Thomas Keneally’s book Schindler’s Ark is based on the life of Oskar Schindler, a German industrialist who used his business operations to shelter thousands of Polish Jews during World War II. The book won Britain’s prestigious Booker Prize in 1982 and was also made into an Academy Award-winning film, Schindler’s List, by Steven Spielberg.
American author Leon Uris wrote the bestselling novel Mila 18, based on the tale of the Warsaw Ghetto Uprising of 1843. Mila 18 was the Warsaw address of the Jewish Resistance militia’s headquarters.
Ignacy Jan Paderewski was a celebrated pianist and composer who became Poland’s first prime minister post World War II, as the country regained its independence from Nazi Germany.
Mikołaj Rej is the so-called Father of Polish Literature, being the first author to write exclusively in the Polish language.
In October, 1978, the Bishop of Kraków, Poland, Cardinal Karol Józef Wojtyla, became Pope John Paul II, the 264th head of the Roman Catholic Church on October 16, 1978 at 5:15 p.m. A mountain climbing man of letters, playwright, philosopher, intellectual, and poet, Pope John Paul II is affirmed by many as one of the chief architects of the Second Vatican Council and its document Gaudium es Spes, or Joy and Hope. He was canonized by the Roman Catholic Church on April 27, 2014.
Pope (and Saint) John Paul II
Poles have won a total of 17 Nobel Prizes (more than Japan, China, India, or Australia), including four Peace Prizes and five in Literature.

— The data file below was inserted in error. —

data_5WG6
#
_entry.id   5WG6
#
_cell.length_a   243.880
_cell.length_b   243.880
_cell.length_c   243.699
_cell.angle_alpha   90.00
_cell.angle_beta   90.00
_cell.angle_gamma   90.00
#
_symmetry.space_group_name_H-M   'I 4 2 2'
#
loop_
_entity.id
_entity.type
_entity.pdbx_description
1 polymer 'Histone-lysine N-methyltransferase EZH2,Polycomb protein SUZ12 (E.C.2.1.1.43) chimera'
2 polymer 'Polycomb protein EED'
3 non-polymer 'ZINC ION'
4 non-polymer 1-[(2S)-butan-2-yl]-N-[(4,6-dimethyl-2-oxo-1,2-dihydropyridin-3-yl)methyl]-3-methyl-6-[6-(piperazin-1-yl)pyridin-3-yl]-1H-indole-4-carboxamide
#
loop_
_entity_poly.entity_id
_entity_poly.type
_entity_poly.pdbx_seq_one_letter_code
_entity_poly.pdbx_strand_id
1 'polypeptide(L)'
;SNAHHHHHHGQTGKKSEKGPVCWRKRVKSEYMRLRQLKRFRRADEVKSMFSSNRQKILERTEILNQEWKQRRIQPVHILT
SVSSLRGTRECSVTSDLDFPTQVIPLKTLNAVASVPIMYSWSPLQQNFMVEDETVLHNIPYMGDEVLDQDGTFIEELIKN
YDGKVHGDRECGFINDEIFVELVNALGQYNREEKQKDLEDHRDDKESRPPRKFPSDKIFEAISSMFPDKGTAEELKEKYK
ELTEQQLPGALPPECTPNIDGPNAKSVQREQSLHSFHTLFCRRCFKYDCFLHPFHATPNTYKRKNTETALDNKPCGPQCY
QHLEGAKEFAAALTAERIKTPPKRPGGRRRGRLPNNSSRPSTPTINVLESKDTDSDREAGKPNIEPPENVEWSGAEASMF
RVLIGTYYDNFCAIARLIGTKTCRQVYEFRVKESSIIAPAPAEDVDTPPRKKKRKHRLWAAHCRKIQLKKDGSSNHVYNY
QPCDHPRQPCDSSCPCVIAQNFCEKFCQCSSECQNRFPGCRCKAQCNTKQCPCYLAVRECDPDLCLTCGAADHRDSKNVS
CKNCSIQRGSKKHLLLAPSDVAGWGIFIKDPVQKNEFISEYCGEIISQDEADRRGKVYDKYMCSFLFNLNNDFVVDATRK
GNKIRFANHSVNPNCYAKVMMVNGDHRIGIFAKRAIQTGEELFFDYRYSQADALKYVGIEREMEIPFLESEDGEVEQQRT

Polish-born Michael Marks arrived in Britain in the 1880s, fleeing persecution of the Jews in Russian-controlled Poland. In 1884, he set up a stall in Leeds’ Kirkgate open market, selling household goods for the fixed price of a penny. He would later go on to become cofounder, with Tom Spencer, of Marks & Spencer Department Stores, which officially opened in 1894.
Born in Kraków, Poland, Helena Rubinstein can take credit for the world’s first waterproof mascara, and later for the precursor of the mascara wands used universally today, when she bought and developed a business called “Mascara-Matic.” The business was also the first to develop a professional range of suntan products.
Helena Rubinstein (photo)
One of the world’s oldest salt mines, the Wieliczka Salt Mine, located in the southern Polish town of Wieliczka, was built in the 13th century and produced table salt until 2007. The mine’s attractions include dozens of statues, three chapels, and an entire cathedral carved out of rock salt by the miners. Approximately 1.2 million visitors walk through the salt mine annually. The mine reaches a depth of 1,073 feet (327 m) and is over 178 miles (287 km) long. It is often referred to as the “Underground Salt Cathedral of Poland.”
The English writer Joseph Conrad was born Józef Teodor Konrad Nałęcz Korzeniowski in Poland. He is most famous for the novels Lord Jim and Heart of Darkness.
The highest mountain in Australia, Mount Kosciuszko, was named after Polish General Tadeusz Kościuszko, who fought against the Russian Empire as well as in the American Revolutionary War.